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Despite its faults, this movie is a lot of fun.

DVD Review: Dracula A.D. 1972

Written by El Puerquito Magnifico

"Past, present or future, never count out The Count!" This was the tagline for Dracula A.D. 1972, regarded by many as the worst of the Hammer Dracula films. Christopher Lee and Peter Cushing reprise their roles as Count Dracula and Professor Van Helsing in this groovy update of the Dracula mythos.

The film opens with a flashback of sorts to 1872. Van Helsing and Dracula do battle on an out-of-control stagecoach, and both men end up dead. Flash forward 100 years to "modern day" England, and a group of hippies looking for kicks. Well, their kicks just keep gettin' harder to find, and all their kicks ain't bringin' them piece of mind… naturally, they decide to participate in a black mass, led by the newest member of the group, the suspiciously named Johnny Alucard.

Johnny's not out to raise the devil, but he manages to resurrect the long-dead Count Dracula. As fate would have it, one of the members of the gaggle of hippies turns out to be Jessica Van Helsing, the great-great grandaughter of the very same Professor Van Helsing who managed to slay Dracula 100 years ago. The Count makes his comeback, the slaughter begins, and Jessica's grandfather, another Professor Van Helsing, has to save the day. All of this amidst the psychedelic backdrop of swingin' 70's England.

I know a lot of folks, Christopher Lee included, think this movie is a turd, and it's not hard to see why. One gets the impression that the so-called "hip slang" the kids use was already dated by the time the movie was released, and compared to the other films in the Hammer series, this one is more than a bit lacking. Still, one has to respect a movie in which a 60-year-old man has to pull a bunch of hippies' fat out of the fire after they resurrect the Lord of Vampires.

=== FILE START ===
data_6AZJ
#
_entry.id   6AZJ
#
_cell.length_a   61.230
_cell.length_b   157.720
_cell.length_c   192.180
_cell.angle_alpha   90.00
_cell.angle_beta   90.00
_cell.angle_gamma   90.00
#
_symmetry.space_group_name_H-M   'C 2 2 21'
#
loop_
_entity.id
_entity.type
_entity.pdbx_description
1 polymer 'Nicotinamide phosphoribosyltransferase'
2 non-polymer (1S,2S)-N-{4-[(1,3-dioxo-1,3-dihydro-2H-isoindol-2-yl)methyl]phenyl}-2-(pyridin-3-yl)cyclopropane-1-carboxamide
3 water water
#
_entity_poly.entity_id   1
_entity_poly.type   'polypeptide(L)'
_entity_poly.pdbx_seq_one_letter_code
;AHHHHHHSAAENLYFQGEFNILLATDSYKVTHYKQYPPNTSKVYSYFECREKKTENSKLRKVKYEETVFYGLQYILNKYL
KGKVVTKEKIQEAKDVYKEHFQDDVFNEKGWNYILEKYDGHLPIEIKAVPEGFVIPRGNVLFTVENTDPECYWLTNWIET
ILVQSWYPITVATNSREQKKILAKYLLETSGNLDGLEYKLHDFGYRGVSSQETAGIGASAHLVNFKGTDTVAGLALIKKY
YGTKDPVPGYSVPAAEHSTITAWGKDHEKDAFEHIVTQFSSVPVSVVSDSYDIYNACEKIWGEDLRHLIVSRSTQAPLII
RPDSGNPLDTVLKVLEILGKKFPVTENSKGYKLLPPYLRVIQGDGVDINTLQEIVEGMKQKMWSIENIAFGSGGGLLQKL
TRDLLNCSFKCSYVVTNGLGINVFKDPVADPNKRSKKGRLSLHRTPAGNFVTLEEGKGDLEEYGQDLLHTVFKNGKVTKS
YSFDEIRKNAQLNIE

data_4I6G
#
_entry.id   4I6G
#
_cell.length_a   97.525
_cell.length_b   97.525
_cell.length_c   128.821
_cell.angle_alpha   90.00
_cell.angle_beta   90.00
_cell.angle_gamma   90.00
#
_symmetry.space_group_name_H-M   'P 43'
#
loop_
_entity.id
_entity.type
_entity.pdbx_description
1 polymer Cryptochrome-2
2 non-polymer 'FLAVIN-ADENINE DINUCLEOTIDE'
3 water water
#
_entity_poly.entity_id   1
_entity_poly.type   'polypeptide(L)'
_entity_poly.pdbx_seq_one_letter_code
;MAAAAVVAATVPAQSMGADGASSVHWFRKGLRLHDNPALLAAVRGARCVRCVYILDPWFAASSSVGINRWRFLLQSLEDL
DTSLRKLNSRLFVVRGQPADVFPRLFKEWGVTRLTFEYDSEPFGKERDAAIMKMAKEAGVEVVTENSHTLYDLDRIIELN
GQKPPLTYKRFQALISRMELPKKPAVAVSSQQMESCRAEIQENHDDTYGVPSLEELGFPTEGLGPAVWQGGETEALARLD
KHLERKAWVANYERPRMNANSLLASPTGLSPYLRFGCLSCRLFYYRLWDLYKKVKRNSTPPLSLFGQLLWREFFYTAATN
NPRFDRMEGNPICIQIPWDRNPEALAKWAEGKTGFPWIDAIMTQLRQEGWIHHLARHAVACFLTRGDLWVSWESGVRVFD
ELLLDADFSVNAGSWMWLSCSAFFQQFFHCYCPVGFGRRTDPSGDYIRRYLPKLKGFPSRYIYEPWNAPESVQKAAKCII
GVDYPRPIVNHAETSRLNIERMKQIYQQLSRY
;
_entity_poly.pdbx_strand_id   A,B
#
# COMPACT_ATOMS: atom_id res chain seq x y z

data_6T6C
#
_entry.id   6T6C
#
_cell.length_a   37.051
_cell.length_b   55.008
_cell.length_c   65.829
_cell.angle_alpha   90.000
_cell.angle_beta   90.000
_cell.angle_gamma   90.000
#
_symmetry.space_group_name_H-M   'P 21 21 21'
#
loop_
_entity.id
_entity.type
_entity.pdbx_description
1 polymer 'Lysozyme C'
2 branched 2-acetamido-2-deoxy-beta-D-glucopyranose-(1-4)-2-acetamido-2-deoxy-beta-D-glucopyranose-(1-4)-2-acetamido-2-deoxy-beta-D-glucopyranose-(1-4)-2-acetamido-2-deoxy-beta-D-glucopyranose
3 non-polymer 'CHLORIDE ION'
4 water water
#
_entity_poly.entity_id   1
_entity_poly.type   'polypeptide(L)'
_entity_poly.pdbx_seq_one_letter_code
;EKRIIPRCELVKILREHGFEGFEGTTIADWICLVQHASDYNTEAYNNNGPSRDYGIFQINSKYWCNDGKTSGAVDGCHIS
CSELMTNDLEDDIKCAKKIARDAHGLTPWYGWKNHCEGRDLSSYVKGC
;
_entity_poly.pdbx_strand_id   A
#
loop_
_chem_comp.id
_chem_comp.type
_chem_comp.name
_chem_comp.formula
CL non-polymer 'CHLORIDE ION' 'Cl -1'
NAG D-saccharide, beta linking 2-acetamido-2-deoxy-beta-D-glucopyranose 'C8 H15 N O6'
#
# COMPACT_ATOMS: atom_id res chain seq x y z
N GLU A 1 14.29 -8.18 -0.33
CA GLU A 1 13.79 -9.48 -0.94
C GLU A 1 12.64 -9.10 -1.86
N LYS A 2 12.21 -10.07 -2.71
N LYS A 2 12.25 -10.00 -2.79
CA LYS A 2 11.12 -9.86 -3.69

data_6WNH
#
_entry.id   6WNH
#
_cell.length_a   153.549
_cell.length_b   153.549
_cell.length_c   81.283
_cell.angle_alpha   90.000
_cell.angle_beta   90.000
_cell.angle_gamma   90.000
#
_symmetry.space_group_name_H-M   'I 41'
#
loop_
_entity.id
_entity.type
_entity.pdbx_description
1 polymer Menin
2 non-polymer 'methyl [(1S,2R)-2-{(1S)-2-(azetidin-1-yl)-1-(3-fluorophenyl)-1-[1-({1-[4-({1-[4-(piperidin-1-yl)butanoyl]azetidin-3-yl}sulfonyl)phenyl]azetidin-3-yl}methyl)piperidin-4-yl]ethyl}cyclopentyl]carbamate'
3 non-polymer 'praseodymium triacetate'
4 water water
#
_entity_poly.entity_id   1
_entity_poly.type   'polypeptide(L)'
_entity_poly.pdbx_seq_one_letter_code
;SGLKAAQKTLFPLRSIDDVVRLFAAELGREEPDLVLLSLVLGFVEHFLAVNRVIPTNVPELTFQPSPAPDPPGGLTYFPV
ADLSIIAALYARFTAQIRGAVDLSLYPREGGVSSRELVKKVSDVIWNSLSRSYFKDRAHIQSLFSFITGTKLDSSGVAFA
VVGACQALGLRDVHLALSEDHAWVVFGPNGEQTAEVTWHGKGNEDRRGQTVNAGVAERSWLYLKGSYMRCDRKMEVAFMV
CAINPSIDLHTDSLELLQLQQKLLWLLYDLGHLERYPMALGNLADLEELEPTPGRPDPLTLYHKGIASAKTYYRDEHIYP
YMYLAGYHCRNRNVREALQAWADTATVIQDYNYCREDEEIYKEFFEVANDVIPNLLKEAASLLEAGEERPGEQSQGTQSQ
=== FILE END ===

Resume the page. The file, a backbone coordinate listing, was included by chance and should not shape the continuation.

The thing is, despite its faults, this movie is a lot of fun. It still has that gothic Hammer style that I love so much, and it's also got that cheesy 1970's wanna-be cool style that I love even more. I recognize that my tastes may not be shared by everyone, so I'll bring up the most important point – it has Christopher Lee as Dracula and Peter Cushing as Van Helsing. These men, in these roles, can do no wrong. No disrespect to Bela Lugosi, but for my money, no one can touch Christopher Lee's portrayal of The Count. Granted, he is woefully underutilized in this film, only appearing in a handful of scenes, but his presence is still felt. Cushing, of course, is suave and debonair as the anthropologist/vampire hunter.

Throughout a lot of this movie, I felt like I was watching the film version of the Marvel Comics' 1970's Tomb of Dracula title. It's more than just a bit cheesy, and strays a tad into the ridiculous, but by no means do I consider either of those things to be negative. If you share those sentiments, then maybe you'll find this movie to be a good time. If you like your horror movies gory and deadly serious, this probably isn't the film for you.

About Gordon S. Miller

Gordon S. Miller is the artist formerly known as El Bicho, the nom de plume he used when he first began reviewing movies online for The Masked Movie Snobs in 2003. Before the year was out, he became that site's publisher. Over the years, he has also contributed to a number of other sites as a writer and editor, such as FilmRadar, Film School Rejects, High Def Digest, and Blogcritics. He is the Publisher of Cinema Sentries. Some of his random thoughts can be found at twitter.com/ElBicho_CS

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